William Faulkner: Absalom, Absalom!

Instructor: Jude Webre
This is an online course (Eastern Time)

For the historian C. Vann Woodward, growing up in the South at the height of Jim Crow, it was literature that awoke him to the myths and dissimulation of official white supremacy. The works of William Faulkner—his 1936 classic AbsalomAbsalomin particular—were especially crucial in challenging the tendency of Southern historians and intellectuals to justify and validate the racist hierarchy of the South. In its excavation of the secrets and abuses of the Sutpen family, AbsalomAbsalom! offered Woodward and his generation of white Southern liberals a “disquisition on how, thinking back, we come to know the past”—that is, the repressed history of slavery and its violent aftermath in Reconstruction. African American writers, such as James Baldwin and Toni Morrison, received Faulkner’s work more critically: they found his literary excavations fruitful, but his treatments of race at times limited and fatalistic. How can we understand the role of Faulkner’s literary intervention in shaping the way in which “the South” narrated itself? What legacy did Faulkner leave in how American literature recounts its history?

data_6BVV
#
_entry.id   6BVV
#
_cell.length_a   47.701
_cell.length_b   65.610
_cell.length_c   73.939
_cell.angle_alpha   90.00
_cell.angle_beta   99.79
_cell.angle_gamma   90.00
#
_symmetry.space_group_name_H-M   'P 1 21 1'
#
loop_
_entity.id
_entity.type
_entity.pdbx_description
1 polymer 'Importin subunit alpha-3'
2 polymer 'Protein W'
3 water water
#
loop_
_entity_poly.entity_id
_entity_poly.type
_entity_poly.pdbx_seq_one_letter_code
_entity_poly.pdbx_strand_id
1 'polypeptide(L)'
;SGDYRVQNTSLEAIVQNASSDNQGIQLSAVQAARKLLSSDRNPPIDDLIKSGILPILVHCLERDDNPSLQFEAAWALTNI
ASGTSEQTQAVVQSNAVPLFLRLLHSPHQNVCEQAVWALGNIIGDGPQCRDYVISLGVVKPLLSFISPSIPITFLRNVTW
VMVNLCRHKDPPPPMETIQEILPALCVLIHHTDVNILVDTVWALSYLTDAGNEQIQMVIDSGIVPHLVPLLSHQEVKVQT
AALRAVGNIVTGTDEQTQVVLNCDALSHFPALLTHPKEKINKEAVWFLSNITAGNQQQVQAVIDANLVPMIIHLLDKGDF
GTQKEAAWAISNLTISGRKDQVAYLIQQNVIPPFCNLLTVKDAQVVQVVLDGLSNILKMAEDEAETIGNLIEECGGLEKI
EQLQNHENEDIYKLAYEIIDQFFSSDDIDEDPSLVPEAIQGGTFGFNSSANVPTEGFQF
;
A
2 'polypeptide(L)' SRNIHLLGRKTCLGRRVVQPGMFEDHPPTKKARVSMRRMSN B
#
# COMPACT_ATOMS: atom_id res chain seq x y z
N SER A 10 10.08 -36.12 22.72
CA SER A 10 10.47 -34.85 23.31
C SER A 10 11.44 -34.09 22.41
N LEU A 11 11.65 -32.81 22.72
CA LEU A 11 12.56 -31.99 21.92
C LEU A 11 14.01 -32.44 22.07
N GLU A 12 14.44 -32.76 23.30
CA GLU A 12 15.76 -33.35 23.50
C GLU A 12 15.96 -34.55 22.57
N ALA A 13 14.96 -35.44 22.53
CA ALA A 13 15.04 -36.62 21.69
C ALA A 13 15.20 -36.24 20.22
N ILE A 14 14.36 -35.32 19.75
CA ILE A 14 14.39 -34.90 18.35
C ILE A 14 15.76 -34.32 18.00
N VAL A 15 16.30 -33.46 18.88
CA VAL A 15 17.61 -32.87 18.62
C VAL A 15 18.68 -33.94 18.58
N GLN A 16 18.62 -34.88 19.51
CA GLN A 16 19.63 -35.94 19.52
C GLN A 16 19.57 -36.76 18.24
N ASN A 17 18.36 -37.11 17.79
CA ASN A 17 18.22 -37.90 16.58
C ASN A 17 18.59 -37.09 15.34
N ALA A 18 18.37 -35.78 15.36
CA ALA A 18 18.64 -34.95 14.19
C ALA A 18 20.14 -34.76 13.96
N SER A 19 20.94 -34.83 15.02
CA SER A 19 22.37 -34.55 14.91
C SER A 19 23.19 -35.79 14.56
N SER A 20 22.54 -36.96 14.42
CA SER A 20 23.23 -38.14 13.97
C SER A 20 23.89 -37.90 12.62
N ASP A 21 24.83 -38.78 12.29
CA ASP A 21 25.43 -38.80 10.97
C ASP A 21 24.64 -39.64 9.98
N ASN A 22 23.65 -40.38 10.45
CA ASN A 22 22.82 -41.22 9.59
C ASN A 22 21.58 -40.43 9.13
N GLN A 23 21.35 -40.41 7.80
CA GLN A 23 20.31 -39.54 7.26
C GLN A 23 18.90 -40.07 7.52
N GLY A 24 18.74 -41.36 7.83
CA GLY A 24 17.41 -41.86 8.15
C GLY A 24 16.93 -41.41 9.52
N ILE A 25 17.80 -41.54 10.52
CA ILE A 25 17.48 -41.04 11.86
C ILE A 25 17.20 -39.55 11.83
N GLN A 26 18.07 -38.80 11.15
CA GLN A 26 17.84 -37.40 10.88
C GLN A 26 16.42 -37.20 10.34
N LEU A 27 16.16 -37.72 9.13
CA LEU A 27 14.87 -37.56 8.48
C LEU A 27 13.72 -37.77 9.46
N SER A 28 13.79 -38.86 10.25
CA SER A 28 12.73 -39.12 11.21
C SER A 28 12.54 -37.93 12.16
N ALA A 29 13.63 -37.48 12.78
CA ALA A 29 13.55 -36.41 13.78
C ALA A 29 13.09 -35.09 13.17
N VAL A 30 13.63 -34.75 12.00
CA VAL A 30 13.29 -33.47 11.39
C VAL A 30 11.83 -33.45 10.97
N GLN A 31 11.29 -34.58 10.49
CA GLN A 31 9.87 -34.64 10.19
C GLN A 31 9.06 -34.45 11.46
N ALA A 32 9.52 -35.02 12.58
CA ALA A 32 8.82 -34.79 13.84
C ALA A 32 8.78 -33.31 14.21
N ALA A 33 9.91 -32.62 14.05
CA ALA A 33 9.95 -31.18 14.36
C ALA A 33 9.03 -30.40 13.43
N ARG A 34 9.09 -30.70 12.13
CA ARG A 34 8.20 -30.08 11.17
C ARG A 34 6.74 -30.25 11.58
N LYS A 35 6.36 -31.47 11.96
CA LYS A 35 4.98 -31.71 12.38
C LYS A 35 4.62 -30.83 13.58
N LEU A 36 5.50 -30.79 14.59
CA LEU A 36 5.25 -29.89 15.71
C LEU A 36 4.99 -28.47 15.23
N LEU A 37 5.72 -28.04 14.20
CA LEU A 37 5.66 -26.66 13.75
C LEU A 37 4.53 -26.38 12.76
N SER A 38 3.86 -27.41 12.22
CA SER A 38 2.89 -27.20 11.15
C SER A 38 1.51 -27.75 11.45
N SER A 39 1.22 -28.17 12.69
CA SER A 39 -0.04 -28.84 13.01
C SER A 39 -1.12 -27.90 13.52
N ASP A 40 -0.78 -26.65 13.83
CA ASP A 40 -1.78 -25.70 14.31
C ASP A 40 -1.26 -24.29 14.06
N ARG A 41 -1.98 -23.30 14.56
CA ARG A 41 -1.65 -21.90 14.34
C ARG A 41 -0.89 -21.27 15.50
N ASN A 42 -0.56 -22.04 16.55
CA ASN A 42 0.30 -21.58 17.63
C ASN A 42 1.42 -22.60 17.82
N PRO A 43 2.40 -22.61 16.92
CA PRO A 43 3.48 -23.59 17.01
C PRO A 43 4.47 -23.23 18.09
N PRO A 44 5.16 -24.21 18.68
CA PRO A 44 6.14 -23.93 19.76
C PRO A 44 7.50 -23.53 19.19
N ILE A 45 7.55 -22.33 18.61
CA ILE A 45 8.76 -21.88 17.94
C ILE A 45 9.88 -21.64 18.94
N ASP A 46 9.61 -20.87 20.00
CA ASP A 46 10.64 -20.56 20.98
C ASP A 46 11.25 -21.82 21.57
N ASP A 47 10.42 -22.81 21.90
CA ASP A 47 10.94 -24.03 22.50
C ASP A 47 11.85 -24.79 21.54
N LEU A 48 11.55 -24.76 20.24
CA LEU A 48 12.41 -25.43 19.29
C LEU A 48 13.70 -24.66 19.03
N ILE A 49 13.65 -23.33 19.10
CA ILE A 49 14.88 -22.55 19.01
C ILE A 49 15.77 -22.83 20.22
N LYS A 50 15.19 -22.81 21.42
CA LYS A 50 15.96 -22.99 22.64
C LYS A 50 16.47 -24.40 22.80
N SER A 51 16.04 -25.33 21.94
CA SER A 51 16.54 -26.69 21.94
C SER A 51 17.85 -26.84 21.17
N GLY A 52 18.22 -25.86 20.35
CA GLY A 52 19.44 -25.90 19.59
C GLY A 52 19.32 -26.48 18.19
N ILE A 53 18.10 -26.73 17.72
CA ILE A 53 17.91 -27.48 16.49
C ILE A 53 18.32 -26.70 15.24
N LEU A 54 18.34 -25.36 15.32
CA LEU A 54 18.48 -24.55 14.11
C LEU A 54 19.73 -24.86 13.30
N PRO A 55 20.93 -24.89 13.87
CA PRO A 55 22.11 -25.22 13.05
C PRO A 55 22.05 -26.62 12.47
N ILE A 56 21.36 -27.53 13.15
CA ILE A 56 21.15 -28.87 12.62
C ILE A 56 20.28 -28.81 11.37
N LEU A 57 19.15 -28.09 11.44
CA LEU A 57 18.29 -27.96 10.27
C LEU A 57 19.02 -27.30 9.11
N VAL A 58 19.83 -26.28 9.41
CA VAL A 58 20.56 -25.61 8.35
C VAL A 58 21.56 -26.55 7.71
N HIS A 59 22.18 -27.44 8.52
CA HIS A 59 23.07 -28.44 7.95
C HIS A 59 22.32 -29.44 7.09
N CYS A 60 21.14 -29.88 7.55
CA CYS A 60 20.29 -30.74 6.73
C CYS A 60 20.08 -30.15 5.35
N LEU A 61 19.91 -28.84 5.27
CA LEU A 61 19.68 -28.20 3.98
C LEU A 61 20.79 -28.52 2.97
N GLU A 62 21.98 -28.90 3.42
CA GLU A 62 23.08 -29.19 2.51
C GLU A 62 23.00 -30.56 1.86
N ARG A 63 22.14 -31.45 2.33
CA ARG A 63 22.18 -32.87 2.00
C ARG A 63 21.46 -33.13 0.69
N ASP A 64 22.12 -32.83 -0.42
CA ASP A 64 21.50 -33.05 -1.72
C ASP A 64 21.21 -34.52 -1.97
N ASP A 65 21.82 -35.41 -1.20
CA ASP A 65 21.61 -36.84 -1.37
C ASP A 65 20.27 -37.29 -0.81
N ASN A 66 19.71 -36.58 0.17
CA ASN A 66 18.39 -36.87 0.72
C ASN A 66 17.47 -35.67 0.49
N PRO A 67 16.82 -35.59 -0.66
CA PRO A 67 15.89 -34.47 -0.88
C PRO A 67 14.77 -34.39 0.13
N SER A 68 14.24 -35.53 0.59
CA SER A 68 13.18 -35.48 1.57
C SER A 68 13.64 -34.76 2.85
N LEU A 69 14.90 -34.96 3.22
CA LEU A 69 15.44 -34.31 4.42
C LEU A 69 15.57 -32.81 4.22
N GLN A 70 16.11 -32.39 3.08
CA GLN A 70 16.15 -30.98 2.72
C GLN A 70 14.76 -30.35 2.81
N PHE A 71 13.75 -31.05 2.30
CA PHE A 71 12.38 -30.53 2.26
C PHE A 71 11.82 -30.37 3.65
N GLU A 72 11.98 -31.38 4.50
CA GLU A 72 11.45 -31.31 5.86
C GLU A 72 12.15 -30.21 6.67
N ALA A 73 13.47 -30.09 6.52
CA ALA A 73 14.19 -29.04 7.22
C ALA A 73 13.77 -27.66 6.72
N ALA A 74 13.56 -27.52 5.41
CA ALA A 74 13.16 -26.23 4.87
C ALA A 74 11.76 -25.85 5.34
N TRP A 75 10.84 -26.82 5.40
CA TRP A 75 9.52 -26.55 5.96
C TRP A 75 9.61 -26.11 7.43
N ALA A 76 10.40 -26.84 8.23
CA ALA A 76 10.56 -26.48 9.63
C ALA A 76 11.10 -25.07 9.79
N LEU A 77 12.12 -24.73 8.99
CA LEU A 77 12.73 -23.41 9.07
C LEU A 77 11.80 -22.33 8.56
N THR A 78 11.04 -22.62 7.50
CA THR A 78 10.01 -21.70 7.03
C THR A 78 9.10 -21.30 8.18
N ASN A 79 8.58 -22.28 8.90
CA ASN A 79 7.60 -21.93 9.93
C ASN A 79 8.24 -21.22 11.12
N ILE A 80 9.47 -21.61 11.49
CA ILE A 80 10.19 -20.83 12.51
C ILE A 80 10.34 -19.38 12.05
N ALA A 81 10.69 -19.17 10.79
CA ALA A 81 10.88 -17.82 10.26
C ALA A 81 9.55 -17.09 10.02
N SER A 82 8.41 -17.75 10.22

In this course, we will read AbsalomAbsalom! alongside fiction and essays by the writers Faulkner influenced. Considering his use of Gothic fiction and historical inquiry, students will examine how Faulkner probed the official evasions and fetid silences of Southern society in order to acknowledge racism’s inextricable hold on the present. We will also examine the limits of his approach as described by postwar critics like Baldwin, who argued that Faulkner accepted racism as a tragic inevitability rather than confronting Jim Crow segregation head on. Besides Absalom, readings for the course will include selections from Woodward, W.E.B. Du Bois, Robert Penn Warren, Flannery O’Connor, Baldwin, Morrison, and others.

Course Schedule

Tuesday, 6:30-9:30pm ET
June 04 — June 25, 2024
4 weeks


Registration Open

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